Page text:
Originally published on LinkedIn
I spoke with someone last week who worked for one of the large global consulting firms. He had been with them for a year and was trying to change jobs.
“Why are you trying to make a change,” I asked expecting to hear the usual complaint about too much ravel and not enough interesting work. Instead, he told me something different.
“Two weeks after I joined, the firm lost the assignment I was hired to lead. I’ve had three bosses in the past year. Each of them says the same thing. ‘I usually hire software engineers, not healthcare operations and transformation people. I don’t know what to do with you.'”
So he has sat at home working on white papers for his firm for the past year while waiting for the phone to ring.
“Why didn’t you leave sooner,” I asked.
“It would screw up my job history,” he said with a straight face.
You mean that you think these same firms that laid of 10 or 20000 people over the past year would have held it against you that you wanted to change jobs a few weeks after joining?
I knew the answer and he was right.
Firms have held onto the same bias about “job hoppers” that they had fifty years ago when their employees could work for their firm for 40 years until retirement and receive a gold watch.
Anyone see any gold watches recently?
Anyone see many firms that don’t lay people or “right size their organizations” when economic conditions get tough? If so, put the name of the firm in the comments below.
When I started in recruiting in the early 70’s, I remember regularly being challenged by employers who considered someone job hopping who changed jobs every two years or less. These days, anything over two years seems like a miracle.
What has changed in “the employment contract” employers and employers have with one another and why does job hopping still rankle so many organizations?
One thing that has changed is firms no longer view employees as people who will be with them for the next 20 years or more and rarely develop talent any more. Speak to an IT professional and ask them who paid for the last course they took and with rare exception, they did.
Ask any employee at any level about when they were caught doing something right and praised for it by their manager (the key concept of, “The One Minute Manager,” the answer usually is pretty close to never. Ask that same employee about the last time a mistake is pointed out, they can probably point to the date and time it occurred last because that happens all the time.
I think my experience is pretty typical. I worked in a sales office as a recruiter and had a lot of high octane people around me. Whether it was in the office with the micromanager or the one with the hands off owner and his manager, I was left to my own devices EXCEPT when someone wanted to “Monday morning quarterback” a decision I made. That seems pretty typical to most organizations.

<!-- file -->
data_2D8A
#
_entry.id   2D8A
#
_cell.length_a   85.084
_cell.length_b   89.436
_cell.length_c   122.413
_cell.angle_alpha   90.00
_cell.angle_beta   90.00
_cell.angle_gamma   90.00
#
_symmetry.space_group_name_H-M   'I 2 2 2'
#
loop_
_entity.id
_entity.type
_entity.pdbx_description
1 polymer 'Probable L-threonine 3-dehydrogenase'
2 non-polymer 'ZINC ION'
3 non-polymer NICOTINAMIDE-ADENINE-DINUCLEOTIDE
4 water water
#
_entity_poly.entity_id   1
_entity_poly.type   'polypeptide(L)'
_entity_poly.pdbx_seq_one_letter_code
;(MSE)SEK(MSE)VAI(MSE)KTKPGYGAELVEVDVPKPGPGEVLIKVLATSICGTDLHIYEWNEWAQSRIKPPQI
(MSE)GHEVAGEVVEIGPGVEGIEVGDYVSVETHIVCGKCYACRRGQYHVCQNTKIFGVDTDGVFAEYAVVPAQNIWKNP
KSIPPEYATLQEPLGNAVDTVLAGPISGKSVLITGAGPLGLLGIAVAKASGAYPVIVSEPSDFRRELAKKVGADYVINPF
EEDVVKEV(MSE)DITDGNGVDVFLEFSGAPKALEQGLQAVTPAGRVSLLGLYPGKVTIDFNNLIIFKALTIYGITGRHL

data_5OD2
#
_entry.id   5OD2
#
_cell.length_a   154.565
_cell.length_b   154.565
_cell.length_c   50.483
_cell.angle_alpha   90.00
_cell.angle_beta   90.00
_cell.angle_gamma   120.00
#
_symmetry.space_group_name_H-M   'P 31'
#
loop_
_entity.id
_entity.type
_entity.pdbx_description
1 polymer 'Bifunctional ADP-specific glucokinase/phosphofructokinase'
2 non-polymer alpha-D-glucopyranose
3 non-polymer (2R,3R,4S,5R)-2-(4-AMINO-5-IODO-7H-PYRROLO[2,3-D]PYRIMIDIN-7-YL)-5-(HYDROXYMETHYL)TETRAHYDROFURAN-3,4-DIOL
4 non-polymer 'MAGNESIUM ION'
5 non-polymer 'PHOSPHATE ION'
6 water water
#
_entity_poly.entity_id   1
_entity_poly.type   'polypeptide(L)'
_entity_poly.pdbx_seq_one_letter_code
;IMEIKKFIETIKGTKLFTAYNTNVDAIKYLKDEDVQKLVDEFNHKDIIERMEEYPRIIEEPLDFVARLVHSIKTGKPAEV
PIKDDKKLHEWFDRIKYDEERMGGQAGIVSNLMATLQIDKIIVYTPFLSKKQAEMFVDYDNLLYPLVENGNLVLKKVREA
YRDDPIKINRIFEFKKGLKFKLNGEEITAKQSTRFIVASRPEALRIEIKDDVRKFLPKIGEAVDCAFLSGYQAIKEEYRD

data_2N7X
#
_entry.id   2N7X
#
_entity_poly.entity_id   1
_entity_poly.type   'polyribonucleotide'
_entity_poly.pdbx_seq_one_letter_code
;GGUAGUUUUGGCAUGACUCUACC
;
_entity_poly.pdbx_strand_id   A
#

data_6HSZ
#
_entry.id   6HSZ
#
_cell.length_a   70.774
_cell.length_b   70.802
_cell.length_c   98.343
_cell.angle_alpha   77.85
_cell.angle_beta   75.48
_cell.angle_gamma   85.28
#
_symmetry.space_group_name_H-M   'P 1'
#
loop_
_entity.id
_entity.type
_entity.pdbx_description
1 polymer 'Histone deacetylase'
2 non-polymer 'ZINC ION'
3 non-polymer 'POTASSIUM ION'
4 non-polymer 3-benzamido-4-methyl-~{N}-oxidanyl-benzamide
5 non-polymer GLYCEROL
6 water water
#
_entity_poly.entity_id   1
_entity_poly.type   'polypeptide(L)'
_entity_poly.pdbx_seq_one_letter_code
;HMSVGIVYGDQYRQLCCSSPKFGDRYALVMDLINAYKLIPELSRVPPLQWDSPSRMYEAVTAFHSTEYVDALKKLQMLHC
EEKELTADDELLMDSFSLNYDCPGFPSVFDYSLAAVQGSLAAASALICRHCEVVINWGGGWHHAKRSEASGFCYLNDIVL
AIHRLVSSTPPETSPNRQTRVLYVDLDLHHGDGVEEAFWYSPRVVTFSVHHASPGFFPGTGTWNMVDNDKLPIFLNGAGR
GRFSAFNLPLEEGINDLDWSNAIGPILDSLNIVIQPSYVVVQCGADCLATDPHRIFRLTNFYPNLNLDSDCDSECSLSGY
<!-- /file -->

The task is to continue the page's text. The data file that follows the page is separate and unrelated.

But, back to job hopping.
Most companies have established a basic institutional disconnect that requires their employees to change jobs regularly.
They provide small raises to their own employees and 10% or more raises to entice someone else’s employee to join their firm.
As I pointed out in an article I wrote many years ago, a person can earn $54000 more over a 5 year period by changing jobs once and getting modest 4% raises rather than stay in their current job. If they change jobs a second time before year 4, that number increases to more than $73000. Thus companies do a lot to create the conditions for job hopping but refuse to acknowledge their role in the system.
And this doesn’t even take into account the growth of temporary work or consultants that firms are attracted to. Outsource the work for a fixed period, pay much more for that person than you might an employee because you can get rid of them when you want and VOILA! A double whammy that makes it difficult for your next job applicant to have stayed for any length of time.
And this doesn’t even take into consideration “previous employer stupidity” that often weighs on people and pushes them out the door. It is no accident that in recent weeks, I’ve been approached by several people, both male and female, who were victimized by their new managers by sexual harassment. It may seem bizarre that some have not progressed sufficiently to recognize their behavior is “off-the charts wrong” but this does go on. You can’t expect people to “tough it out” to make sure they have a stable job history nor discuss it openly in an interview and thus you reject the candidate and punish them for the behavior of others or fire them post-hire for lying on their application and removing the firm from their resume and discovering the deceit.
Oh! I almost forgot to mention how so many employers reject candidates who have been with their firm for too long.
“They know how things are done at their firm but don’t have a big enough view of how things are done. Damned if you do. Damned if you don’t.
At the end of the day, job stability seems anachronistic at a time when loyalty is not rewarded and frequently punished. It is time for firms to give up this antique peculiarity and recognize that times have changed and, with those changes, a new view of assessment should replace the old one.
© The Big Game Hunter, Inc. Asheville, NC 2015